The Federal Trade Commission today resolved an action against the purveyor of a subscription scam called Publishers Business Services and its officers, Brenda Dantuma Schang, Dries Dantuma, Dirk Dantuma, and Jeffrey Dantuma, obtaining a court order that holds them accountable for the deceptive telemarketing scheme they used to fleece consumers and harass them over the phone. The order also imposes a suspended $14.47 million penalty.
“The FTC shut down this subscription scam years ago, and today we’re obtaining a permanent order holding its ringleaders accountable,” said Samuel Levine, Director of the FTC’s Bureau of Consumer Protection. “We won’t back down from challenging firms that use tricks, traps, or threats when selling subscriptions or anything else.”
As alleged in the Commission’s 2008 complaint, which was filed as part of an enforcement sweep, The defendants called consumers pretending to conduct a survey. At the end of the survey, they allegedly offered “free” or low-cost magazine subscriptions. Weeks later they sent consumers a bill falsely stating they agreed to pay several hundred dollars for the magazine subscriptions. The defendants made cancelling very difficult and harassed consumers who refused to pay the exorbitant bills, including by threatening to initiate collection actions or threatening to submit derogatory information about them to the major credit bureaus.
The proposed order announced today follows a permanent injunction entered against the Publishers Business Services in 2010 that shuttered their operations. That order remains in place today and prohibits them from committing similar wrongdoing in the future. Provisions of the new order include:
- Monetary judgment. The order imposes a suspended judgment of $14.47 million against the defendants and requires them to give up all claims to money already paid to the Commission in this case; and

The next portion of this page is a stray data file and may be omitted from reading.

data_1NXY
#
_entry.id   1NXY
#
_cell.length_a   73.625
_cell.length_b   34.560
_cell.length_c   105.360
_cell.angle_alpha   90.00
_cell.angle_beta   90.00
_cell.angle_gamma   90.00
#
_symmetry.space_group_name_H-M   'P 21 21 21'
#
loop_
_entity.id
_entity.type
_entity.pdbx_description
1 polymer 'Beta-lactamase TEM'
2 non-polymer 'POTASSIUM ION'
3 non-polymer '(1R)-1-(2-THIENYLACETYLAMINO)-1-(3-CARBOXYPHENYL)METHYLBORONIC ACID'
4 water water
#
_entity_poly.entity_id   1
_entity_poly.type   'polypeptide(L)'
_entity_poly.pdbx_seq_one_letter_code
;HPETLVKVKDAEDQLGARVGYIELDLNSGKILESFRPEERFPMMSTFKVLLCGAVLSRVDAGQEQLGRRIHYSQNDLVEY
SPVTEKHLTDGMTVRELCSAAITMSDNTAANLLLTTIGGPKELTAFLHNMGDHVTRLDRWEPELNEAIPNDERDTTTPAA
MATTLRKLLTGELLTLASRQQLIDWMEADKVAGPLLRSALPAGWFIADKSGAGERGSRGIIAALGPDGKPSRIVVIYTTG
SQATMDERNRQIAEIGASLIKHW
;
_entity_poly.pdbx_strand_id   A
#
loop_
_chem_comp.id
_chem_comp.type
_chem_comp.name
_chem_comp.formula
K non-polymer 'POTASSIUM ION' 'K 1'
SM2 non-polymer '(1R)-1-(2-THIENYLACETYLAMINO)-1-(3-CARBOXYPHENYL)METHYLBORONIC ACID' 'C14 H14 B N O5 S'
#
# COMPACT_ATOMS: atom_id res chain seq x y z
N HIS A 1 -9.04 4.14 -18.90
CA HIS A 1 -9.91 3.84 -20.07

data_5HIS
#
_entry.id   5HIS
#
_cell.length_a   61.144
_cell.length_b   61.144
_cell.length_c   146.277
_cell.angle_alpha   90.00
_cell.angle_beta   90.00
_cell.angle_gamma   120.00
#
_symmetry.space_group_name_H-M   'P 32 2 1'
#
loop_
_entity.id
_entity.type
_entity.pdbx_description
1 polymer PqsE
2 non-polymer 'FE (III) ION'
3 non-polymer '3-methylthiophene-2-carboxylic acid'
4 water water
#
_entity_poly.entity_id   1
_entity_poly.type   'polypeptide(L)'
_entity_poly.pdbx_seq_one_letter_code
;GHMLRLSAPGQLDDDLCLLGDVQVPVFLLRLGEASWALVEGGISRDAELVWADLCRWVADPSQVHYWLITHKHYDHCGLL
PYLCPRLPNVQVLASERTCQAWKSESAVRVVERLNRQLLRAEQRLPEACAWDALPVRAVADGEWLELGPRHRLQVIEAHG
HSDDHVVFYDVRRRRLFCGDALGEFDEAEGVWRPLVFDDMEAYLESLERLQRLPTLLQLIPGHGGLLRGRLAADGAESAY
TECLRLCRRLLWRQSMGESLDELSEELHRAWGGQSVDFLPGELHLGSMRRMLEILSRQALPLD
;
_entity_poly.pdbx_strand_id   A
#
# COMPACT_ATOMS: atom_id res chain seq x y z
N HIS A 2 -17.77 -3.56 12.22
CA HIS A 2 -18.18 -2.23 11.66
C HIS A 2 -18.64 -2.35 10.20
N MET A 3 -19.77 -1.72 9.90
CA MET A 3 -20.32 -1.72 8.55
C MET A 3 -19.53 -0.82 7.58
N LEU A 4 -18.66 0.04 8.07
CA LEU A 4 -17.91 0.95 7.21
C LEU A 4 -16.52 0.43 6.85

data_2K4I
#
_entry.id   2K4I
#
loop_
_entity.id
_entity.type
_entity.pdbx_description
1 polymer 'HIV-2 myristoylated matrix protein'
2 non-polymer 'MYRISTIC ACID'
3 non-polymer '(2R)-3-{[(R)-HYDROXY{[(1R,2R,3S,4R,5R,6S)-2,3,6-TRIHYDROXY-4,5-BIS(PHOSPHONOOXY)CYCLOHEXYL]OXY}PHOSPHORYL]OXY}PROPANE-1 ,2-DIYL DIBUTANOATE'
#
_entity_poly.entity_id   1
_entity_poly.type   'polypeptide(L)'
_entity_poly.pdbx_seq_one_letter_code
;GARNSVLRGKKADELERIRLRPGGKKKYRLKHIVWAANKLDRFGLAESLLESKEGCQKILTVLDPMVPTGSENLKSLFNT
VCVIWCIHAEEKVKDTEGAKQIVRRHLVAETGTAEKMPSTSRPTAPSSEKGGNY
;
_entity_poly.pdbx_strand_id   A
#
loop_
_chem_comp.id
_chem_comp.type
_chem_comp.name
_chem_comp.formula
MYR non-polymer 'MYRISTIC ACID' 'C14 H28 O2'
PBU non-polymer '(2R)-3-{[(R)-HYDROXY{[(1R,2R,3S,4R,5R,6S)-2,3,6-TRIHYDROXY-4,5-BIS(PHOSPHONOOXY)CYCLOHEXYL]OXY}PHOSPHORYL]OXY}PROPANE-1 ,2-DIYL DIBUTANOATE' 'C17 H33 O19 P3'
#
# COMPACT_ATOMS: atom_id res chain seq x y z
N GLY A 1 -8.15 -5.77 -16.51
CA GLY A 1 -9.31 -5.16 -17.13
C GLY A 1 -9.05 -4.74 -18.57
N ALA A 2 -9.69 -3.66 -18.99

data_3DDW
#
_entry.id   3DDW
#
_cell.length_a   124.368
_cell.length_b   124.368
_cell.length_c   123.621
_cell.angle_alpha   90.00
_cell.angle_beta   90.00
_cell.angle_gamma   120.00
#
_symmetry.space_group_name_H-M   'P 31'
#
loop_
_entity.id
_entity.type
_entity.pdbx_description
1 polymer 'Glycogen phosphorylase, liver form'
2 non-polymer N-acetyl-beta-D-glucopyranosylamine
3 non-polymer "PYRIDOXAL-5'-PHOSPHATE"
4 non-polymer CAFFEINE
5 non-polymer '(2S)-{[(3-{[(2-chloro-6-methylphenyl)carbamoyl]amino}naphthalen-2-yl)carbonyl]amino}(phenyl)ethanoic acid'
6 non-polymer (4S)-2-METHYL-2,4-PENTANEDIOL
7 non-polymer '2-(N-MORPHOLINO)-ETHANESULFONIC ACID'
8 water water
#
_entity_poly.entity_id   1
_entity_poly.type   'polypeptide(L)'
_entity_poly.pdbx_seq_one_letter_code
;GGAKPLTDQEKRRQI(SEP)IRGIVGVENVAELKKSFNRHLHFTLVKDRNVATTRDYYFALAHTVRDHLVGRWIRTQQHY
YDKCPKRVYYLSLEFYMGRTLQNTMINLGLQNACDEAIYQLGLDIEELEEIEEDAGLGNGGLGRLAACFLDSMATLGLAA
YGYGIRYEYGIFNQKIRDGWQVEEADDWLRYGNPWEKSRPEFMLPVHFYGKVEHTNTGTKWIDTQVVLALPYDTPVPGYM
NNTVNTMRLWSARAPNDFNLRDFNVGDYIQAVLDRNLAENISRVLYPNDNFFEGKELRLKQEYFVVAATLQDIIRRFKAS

- Potential contempt remedies for any future violations. The defendants are required to monitor their compliance with the proposed order and may face significant contempt remedies if they violate its terms.
The Commission’s original monetary relief in this action was vacated following the Supreme Court’s decision in AMG Capital Management LLC v. FTC, which would have resulted in a monetary windfall to the alleged scammers behind Publishers Business Services. The FTC’s settlement of this matter for a suspended judgment of $14.47 million, after originally having been awarded $24 million at trial, demonstrates the challenges since the Supreme Court’s AMG decision.
The Commission vote approving the stipulated final order was 4-0-1, with Commissioner Alvaro M. Bedoya not participating. The FTC filed the proposed order in the U.S. District Court for the District of Nevada.
NOTE: Stipulated final orders or injunctions have the force of law when approved and signed by the District Court judge.
The Federal Trade Commission works to promote competition and protect and educate consumers. Learn more about consumer topics at consumer.ftc.gov, or report fraud, scams, and bad business practices at ReportFraud.ftc.gov. Follow the FTC on social media, read consumer alerts and the business blog, and sign up to get the latest FTC news and alerts.